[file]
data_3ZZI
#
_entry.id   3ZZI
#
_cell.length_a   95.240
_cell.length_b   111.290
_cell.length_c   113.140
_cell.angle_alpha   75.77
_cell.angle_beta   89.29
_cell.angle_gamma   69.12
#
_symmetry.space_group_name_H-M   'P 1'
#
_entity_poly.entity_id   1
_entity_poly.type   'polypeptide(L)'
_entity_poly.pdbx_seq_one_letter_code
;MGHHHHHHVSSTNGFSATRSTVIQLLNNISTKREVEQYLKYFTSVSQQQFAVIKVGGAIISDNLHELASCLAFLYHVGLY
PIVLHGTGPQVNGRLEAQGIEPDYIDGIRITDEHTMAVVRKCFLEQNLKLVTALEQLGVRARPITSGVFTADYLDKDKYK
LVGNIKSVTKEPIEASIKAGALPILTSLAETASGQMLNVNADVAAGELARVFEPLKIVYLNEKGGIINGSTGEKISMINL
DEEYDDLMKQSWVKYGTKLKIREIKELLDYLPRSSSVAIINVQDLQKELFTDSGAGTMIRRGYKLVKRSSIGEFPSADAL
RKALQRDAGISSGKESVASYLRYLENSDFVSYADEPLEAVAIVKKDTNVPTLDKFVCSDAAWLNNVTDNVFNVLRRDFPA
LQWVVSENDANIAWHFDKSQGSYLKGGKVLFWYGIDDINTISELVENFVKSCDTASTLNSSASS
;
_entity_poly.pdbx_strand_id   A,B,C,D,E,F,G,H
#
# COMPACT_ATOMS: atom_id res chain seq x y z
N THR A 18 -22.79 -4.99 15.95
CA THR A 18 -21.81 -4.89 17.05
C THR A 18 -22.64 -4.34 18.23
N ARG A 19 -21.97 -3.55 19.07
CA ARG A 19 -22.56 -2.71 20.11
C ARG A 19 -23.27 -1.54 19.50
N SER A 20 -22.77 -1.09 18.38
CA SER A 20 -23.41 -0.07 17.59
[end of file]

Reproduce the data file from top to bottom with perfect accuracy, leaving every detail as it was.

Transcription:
data_3ZZI
#
_entry.id   3ZZI
#
_cell.length_a   95.240
_cell.length_b   111.290
_cell.length_c   113.140
_cell.angle_alpha   75.77
_cell.angle_beta   89.29
_cell.angle_gamma   69.12
#
_symmetry.space_group_name_H-M   'P 1'
#
_entity_poly.entity_id   1
_entity_poly.type   'polypeptide(L)'
_entity_poly.pdbx_seq_one_letter_code
;MGHHHHHHVSSTNGFSATRSTVIQLLNNISTKREVEQYLKYFTSVSQQQFAVIKVGGAIISDNLHELASCLAFLYHVGLY
PIVLHGTGPQVNGRLEAQGIEPDYIDGIRITDEHTMAVVRKCFLEQNLKLVTALEQLGVRARPITSGVFTADYLDKDKYK
LVGNIKSVTKEPIEASIKAGALPILTSLAETASGQMLNVNADVAAGELARVFEPLKIVYLNEKGGIINGSTGEKISMINL
DEEYDDLMKQSWVKYGTKLKIREIKELLDYLPRSSSVAIINVQDLQKELFTDSGAGTMIRRGYKLVKRSSIGEFPSADAL
RKALQRDAGISSGKESVASYLRYLENSDFVSYADEPLEAVAIVKKDTNVPTLDKFVCSDAAWLNNVTDNVFNVLRRDFPA
LQWVVSENDANIAWHFDKSQGSYLKGGKVLFWYGIDDINTISELVENFVKSCDTASTLNSSASS
;
_entity_poly.pdbx_strand_id   A,B,C,D,E,F,G,H
#
# COMPACT_ATOMS: atom_id res chain seq x y z
N THR A 18 -22.79 -4.99 15.95
CA THR A 18 -21.81 -4.89 17.05
C THR A 18 -22.64 -4.34 18.23
N ARG A 19 -21.97 -3.55 19.07
CA ARG A 19 -22.56 -2.71 20.11
C ARG A 19 -23.27 -1.54 19.50
N SER A 20 -22.77 -1.09 18.38
CA SER A 20 -23.41 -0.07 17.59